Saturday, February 2, 2013

A Few Musings...

The weather is certainly topsy turvy at the moment; after posting my recent piece on finding American Woodcock and Wilson's Snipe during freezing weather, we had 48 hours of thawing and it seemed that my advice was going to be far less than timely. However, the last 48 hours have seen a return to the big freeze as some fiercesome weather blew up from the south and eventually dumped a fresh batch of snow on us. This up and down situation seems to have caused most birds to hunker down and sit tight, so not much new seems to be happening in the bird world around Cape May right now - though Tom Reed had the foresight to check out Sunset Beach on the morning of January 31st and scored a Harlequin Duck and five Razorbills heading out of the bay. Of great interest, Chip Krilowicz reported a Caspian Tern at Jake's Landing on February 1st - a real vagrant at this time of year as this species generally winters down around the Gulf of Mexico. However, at least three sight reports have been submitted to eBird from North Carolina so this may well be yet another bird to be taking advantage of the generally mild winter we are having.

Still, you could do a lot worse than come down to Cape May - we still have a great selection of waterfowl on offer, while feeder birds are pretty good right now (he says as he casts one eye over the White-breasted and Red-breasted Nuthatches, Fox Sparrows, Purple Finches and so much more at the Northwood Center feeders!).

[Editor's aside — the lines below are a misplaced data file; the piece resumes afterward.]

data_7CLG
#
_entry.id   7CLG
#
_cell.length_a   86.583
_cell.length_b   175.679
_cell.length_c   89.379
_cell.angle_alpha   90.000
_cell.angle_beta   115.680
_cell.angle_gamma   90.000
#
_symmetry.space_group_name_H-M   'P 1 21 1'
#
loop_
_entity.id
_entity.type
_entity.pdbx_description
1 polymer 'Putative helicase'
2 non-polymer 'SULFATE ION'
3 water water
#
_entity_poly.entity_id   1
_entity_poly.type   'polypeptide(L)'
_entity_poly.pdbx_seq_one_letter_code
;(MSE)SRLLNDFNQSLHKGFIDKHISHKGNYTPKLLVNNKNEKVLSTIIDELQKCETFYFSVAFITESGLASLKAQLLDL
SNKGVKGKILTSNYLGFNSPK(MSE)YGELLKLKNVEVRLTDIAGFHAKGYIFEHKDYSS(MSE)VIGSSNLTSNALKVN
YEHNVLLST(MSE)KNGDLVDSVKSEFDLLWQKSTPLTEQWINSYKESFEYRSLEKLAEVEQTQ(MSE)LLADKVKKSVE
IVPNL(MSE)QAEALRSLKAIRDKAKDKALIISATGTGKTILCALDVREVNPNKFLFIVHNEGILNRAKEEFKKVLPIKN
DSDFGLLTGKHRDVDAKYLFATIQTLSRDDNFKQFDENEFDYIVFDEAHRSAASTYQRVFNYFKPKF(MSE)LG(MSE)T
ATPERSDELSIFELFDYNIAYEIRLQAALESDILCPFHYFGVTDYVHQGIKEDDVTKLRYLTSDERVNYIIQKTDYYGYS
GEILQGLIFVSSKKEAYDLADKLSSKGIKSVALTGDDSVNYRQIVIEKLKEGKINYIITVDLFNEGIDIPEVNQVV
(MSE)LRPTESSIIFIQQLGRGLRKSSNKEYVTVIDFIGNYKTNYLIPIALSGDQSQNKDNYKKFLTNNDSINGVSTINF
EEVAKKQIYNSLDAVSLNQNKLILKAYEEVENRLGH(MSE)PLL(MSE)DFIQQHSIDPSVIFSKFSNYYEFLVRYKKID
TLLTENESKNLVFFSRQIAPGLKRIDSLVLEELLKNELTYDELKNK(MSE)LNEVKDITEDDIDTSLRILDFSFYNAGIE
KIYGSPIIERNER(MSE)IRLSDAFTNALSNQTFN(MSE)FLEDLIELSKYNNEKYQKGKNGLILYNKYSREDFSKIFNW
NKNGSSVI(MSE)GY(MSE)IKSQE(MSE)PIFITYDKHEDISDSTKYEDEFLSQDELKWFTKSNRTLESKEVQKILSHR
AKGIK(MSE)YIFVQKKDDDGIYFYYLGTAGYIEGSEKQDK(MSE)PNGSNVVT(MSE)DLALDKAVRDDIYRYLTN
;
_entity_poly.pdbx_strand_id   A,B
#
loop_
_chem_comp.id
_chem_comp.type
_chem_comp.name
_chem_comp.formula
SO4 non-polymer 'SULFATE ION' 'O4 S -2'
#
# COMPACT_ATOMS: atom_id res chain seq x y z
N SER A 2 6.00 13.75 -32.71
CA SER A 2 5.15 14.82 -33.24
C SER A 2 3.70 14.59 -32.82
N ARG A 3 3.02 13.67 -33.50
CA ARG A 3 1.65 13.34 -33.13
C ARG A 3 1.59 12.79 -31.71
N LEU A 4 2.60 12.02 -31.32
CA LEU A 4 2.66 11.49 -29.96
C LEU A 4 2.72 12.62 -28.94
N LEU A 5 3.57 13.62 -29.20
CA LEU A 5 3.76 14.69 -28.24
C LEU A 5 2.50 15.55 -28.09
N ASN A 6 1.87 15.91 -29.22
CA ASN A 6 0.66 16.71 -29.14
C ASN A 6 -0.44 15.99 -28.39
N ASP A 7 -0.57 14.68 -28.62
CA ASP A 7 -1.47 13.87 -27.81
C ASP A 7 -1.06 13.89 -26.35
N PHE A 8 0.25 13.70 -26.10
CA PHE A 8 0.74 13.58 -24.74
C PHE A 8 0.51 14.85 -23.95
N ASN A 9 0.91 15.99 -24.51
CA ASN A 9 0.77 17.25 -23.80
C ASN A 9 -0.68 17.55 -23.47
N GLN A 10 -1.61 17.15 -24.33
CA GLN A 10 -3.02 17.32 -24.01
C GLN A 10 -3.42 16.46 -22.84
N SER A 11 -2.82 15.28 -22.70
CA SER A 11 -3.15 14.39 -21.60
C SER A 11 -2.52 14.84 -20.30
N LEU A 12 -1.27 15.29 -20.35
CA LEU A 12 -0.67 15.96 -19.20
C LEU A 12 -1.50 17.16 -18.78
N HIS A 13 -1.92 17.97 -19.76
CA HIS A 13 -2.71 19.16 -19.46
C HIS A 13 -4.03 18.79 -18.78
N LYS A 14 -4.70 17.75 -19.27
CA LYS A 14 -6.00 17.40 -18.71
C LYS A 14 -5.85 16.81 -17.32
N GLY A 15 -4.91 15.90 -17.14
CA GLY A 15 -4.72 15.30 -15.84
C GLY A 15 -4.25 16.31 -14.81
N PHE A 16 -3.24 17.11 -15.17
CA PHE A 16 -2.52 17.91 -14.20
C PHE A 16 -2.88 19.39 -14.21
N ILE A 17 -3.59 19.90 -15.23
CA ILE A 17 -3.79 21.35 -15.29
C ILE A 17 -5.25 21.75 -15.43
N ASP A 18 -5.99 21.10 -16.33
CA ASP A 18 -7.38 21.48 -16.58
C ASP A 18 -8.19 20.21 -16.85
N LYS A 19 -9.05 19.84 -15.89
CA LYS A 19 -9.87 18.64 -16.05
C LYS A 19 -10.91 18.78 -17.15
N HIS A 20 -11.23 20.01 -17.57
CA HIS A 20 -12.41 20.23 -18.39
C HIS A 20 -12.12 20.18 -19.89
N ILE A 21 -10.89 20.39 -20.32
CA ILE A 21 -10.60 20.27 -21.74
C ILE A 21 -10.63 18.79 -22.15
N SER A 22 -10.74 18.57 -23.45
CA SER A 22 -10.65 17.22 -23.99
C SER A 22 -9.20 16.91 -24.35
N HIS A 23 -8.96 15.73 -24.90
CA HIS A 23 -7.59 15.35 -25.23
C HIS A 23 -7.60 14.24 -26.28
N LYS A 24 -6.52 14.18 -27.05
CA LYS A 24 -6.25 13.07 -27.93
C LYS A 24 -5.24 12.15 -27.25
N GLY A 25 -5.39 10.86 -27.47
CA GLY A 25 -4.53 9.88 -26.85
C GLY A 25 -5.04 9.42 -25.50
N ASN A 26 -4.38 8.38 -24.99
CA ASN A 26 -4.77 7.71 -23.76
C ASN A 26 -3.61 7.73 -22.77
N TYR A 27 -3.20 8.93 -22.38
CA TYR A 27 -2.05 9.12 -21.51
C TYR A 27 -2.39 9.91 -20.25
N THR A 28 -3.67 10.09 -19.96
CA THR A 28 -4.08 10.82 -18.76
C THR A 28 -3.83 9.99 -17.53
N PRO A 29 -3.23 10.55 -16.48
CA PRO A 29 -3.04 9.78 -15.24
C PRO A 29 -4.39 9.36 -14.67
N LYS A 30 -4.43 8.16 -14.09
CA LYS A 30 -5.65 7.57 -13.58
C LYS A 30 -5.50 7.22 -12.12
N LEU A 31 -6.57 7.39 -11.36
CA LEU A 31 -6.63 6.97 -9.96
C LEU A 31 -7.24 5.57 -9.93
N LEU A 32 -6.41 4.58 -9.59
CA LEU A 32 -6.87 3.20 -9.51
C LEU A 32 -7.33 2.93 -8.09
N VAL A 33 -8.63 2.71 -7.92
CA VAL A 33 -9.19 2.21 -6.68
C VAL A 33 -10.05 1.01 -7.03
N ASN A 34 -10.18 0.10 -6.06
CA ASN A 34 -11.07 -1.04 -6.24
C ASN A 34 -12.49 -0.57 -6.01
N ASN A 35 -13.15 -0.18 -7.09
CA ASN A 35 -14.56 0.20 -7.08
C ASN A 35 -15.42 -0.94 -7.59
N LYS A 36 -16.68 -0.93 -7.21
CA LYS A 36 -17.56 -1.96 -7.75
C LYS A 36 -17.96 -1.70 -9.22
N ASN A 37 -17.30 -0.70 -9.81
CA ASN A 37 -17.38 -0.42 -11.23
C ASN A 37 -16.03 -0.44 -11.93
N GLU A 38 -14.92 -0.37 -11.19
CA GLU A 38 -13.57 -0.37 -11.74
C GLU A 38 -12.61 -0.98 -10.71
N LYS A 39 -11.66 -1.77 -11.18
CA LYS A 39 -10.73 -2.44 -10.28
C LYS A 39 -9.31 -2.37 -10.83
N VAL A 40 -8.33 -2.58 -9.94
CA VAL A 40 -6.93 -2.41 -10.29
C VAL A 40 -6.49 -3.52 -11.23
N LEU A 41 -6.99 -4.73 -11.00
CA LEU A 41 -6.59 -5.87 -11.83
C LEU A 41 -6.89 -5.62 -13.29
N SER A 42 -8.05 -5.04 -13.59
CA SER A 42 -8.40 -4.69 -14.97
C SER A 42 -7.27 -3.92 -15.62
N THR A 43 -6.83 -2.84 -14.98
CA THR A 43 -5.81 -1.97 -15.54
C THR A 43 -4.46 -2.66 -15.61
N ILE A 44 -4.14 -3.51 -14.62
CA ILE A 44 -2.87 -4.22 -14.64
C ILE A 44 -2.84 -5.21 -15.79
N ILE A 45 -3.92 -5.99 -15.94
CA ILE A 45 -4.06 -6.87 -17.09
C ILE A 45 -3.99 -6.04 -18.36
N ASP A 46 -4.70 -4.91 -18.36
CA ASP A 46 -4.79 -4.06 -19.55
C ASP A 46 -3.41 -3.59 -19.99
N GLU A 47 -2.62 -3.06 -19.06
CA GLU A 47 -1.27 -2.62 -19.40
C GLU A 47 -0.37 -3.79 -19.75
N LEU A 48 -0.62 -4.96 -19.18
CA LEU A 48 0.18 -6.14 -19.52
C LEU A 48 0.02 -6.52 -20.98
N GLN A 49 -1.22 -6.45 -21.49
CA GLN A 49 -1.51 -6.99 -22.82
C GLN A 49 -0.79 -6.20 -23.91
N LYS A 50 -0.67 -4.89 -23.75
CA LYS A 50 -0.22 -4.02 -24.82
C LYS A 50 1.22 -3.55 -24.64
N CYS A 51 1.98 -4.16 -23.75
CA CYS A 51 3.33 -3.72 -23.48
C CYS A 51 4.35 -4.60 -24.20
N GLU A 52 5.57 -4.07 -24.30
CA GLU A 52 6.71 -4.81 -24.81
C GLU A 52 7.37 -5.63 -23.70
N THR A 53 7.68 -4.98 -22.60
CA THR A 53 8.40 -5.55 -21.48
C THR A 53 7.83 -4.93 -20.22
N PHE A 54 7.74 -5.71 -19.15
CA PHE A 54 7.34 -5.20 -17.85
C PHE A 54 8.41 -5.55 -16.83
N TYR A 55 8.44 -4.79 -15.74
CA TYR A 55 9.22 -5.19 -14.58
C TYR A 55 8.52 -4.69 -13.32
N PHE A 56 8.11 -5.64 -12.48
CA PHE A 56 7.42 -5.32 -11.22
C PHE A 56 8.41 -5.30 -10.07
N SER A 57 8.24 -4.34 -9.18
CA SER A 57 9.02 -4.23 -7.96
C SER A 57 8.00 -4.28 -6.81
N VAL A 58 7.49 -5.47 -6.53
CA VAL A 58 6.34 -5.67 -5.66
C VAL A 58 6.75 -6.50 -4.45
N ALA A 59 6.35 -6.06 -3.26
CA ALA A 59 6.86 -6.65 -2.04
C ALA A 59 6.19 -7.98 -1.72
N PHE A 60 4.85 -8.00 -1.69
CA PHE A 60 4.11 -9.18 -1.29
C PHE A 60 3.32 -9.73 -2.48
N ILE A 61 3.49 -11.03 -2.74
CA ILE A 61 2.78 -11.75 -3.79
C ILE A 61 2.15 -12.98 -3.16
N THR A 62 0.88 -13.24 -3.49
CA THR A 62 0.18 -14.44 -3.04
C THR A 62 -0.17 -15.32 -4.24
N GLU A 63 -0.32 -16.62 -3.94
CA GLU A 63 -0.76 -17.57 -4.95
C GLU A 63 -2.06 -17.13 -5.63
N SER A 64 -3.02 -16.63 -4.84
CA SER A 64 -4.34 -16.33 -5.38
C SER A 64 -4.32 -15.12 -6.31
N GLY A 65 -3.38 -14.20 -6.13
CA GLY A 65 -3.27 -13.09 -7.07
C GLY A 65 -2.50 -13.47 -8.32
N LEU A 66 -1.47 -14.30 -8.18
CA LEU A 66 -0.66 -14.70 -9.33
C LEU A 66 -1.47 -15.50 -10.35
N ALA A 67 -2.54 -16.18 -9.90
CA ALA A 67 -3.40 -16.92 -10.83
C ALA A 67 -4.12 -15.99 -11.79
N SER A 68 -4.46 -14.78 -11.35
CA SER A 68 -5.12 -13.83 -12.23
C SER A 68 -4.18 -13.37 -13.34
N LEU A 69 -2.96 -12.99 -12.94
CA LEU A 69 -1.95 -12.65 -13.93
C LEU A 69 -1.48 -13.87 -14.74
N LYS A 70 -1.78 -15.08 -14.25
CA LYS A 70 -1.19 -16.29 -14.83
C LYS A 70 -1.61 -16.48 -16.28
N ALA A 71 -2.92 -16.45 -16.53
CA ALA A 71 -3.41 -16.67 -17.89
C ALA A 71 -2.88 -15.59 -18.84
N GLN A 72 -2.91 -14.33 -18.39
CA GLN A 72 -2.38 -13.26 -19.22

It may be snowy out there right now, but overall it's been a notably mild winter here and perhaps this helps to prove it. Will Kerling found this Black Rat Snake out and about on January 30th on the Woodcock Trail section of the Cape May NWR. This species occasionally gets reported in the winter and it never ceases to amaze how such cold-blooded species can be mobile in such chilly conditions. Next month will be the start of the salamander season! [Photo by Will Kerling]

Right at the very time I was putting together my 'search image' post, Jeff Kiger was emailing me these great pictures of a Wilson's Snipe at Pennsville, Salem County. As Jeff told me, when you have a 500mm lens, you can still get great shots even from right across the other side of the road!

If you can't get out because of the weather, a fully-furnished feeding station in your yard and a handy window can still give you hours of pleasure - and the chance of a surprise or two. Steve in Cape May Court House sent us this picture of a leucistic White-throated Sparrow in his yard recently. This bird has a lack of color pigment in some of its feathers - a genetic defect known as leucism, which may affect anything from all the feathers to just one or two. What is interesting with this bird is that, though most of the head is all white, the bright yellow patch remains in front of the eye.

Many people have been out looking for Crested Caracaras lately and it seems that the trail has currently gone cold. However, scouring the countryside can result in some great chance encounters, such as this gathering of no less than six Bald Eagles in a field in Salem County. This great sight is a timely reminder that the fabulous, annual Cumberland County Winter Eagle Festival is coming up next Saturday, February 9th. There's a great program of indoor events and outdoor raptor viewing laid on throughout the day, so do come along and say hello, we'll all be there! [Photo by Jeff White]